To help you understand the process involved in receiving fertility treatment at the ACU, we’ve created a stage by stage process of what’s involved. It may differ slightly depending on your particular treatment.
Stage 1: getting started
Complete all the relevant paperwork.
Attending a consultation with one of our doctors or one of our specialist fertility nurses (if you have not yet had a pre-assessment appointment and inital tests).
Stage 2: information evenings
Information evenings are held once a month and last about an hour.
During the evening the process of treatment is explained by our clinical team of doctors, nurses and embryrologists.
This is an opportunity to learn about the entire treatment process and to ask questions to members of the team that will look after you when you start your treatment.
You can attend the meetings in person, or watch online.
Stage 3: medication and monitoring
You will be advised on when you will be starting your medication. On day one of your period you will be asked to contact the unit to arrange a time to discuss your treatment and arrange your scans and appointments.
Whilst you are taking your medication you will be asked to come in for some scans and/or blood tests so that we can check and monitor your progress.
Stage 4: egg collection
The doctor and nurses will confirm the day for egg collection. You will be advised on your medication and what to expect on the day.
The procedure will take up to 20 minutes and mild sedation will be required. You will be expected to be in the unit for about three hours in total.
Stage 5: fertilisation and transfer
The next morning the embryologist carefully examines each egg to see if fertilisation has happened. We will then call you to tell you how many eggs have fertilised.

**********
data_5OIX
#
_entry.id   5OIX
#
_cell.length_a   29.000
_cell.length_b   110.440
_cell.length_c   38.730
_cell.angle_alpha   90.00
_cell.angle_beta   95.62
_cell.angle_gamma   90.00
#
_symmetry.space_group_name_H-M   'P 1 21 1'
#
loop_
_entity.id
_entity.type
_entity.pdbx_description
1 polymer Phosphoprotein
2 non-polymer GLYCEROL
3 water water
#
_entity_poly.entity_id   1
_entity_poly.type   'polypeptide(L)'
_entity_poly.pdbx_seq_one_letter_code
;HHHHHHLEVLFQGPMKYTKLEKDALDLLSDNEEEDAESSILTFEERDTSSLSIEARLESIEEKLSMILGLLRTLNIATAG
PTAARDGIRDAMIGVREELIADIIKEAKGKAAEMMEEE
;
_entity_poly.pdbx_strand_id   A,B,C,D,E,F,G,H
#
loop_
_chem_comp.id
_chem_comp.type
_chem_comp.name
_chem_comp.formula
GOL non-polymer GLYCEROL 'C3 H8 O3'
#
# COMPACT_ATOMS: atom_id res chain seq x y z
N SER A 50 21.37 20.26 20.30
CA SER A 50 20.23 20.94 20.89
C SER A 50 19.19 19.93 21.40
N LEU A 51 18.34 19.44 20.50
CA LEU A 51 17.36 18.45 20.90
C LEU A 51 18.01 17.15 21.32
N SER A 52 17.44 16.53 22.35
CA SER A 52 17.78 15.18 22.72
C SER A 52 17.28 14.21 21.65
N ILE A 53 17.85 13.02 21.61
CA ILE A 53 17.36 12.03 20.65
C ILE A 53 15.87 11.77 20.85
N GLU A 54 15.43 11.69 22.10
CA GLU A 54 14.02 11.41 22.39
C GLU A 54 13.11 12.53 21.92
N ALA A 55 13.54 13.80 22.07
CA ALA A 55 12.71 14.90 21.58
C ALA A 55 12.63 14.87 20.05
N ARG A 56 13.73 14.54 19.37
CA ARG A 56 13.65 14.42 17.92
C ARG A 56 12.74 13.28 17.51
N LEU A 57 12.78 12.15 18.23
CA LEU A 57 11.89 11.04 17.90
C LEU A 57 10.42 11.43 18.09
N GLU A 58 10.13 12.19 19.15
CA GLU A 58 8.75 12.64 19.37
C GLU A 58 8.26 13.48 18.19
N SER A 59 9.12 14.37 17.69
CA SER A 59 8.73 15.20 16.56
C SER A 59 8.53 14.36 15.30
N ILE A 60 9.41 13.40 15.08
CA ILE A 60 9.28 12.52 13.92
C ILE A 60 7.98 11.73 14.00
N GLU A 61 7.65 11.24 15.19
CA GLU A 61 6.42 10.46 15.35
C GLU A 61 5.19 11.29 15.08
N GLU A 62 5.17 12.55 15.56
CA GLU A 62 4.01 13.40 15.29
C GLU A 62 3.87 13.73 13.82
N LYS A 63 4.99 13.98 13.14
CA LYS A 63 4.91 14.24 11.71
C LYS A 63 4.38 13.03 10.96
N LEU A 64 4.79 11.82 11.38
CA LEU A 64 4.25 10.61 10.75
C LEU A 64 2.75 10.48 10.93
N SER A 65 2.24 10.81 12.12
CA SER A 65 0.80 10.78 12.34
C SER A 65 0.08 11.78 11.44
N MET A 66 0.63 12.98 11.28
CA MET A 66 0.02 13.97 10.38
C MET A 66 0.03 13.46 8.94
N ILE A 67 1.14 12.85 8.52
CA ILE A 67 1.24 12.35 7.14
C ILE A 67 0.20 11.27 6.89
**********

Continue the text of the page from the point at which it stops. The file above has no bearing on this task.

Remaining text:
Extreme care and rigorous checking protocols are in place at all times in our laboratories. The semen sample is prepared by separating the normal and moving sperm and the sperm and eggs are placed in a dish overnight to allow fertilisation to take place.
Two to five days after collection the embryos are transferred into the women’s uterus. This is much simpler than egg collection and there is no need for sedation. During the procedure, we use an ultrasound scan to help transfer the embryos.
Stage 6: freezing
It is possible to freeze any spare embryos. We will freeze good quality blastocysts on day five or six of development. A frozen embryo, which has been thawed, is less likely to implant into the lining of the uterus than a fresh one, so we are very selective about the embryos we choose to freeze.
Stage 7: pregnancy test
All women are advised to perform a pregnancy test 11 to 14 days after the embryo replacement, we feel it is important that you do the test and phone the unit to inform us of the result.
A positive test – this means that one or more embryo have been implanted. You will be invited in to the unit for a scan four weeks after embryo transfer, we will arrange for you to have two scans to see how many embryos have implanted. Sadly, we sometimes diagnose miscarriages and ectopic pregnancies at this stage. If your scans are normal, we will refer you to your GP for antenatal care.
We have one of the best maternity units in London at St Thomas' Hospital where we offer private and NHS care.
We are one of the very few assisted conception units that offers a comprehensive service covering conception through to delivery.
Find out more about our private maternity care at the Westminster Maternity Suite or our NHS maternity care.